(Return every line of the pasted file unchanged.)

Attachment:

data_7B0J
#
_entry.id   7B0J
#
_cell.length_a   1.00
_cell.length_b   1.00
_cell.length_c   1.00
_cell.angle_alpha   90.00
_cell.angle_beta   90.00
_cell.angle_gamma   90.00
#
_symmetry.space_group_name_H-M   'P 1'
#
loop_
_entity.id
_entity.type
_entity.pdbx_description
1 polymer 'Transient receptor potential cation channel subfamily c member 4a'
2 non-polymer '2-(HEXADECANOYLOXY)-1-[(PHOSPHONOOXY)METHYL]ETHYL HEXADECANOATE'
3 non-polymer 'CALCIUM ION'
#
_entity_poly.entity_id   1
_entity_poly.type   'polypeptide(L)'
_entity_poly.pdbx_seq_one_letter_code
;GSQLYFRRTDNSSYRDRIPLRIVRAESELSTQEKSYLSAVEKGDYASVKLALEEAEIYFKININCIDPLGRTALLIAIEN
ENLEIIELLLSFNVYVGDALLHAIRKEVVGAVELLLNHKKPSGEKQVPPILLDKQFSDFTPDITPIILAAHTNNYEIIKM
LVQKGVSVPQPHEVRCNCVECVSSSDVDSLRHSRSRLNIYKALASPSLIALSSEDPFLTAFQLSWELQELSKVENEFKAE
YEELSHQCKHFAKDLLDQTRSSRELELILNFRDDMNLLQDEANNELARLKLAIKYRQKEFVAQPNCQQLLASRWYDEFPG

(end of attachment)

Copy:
data_7B0J
#
_entry.id   7B0J
#
_cell.length_a   1.00
_cell.length_b   1.00
_cell.length_c   1.00
_cell.angle_alpha   90.00
_cell.angle_beta   90.00
_cell.angle_gamma   90.00
#
_symmetry.space_group_name_H-M   'P 1'
#
loop_
_entity.id
_entity.type
_entity.pdbx_description
1 polymer 'Transient receptor potential cation channel subfamily c member 4a'
2 non-polymer '2-(HEXADECANOYLOXY)-1-[(PHOSPHONOOXY)METHYL]ETHYL HEXADECANOATE'
3 non-polymer 'CALCIUM ION'
#
_entity_poly.entity_id   1
_entity_poly.type   'polypeptide(L)'
_entity_poly.pdbx_seq_one_letter_code
;GSQLYFRRTDNSSYRDRIPLRIVRAESELSTQEKSYLSAVEKGDYASVKLALEEAEIYFKININCIDPLGRTALLIAIEN
ENLEIIELLLSFNVYVGDALLHAIRKEVVGAVELLLNHKKPSGEKQVPPILLDKQFSDFTPDITPIILAAHTNNYEIIKM
LVQKGVSVPQPHEVRCNCVECVSSSDVDSLRHSRSRLNIYKALASPSLIALSSEDPFLTAFQLSWELQELSKVENEFKAE
YEELSHQCKHFAKDLLDQTRSSRELELILNFRDDMNLLQDEANNELARLKLAIKYRQKEFVAQPNCQQLLASRWYDEFPG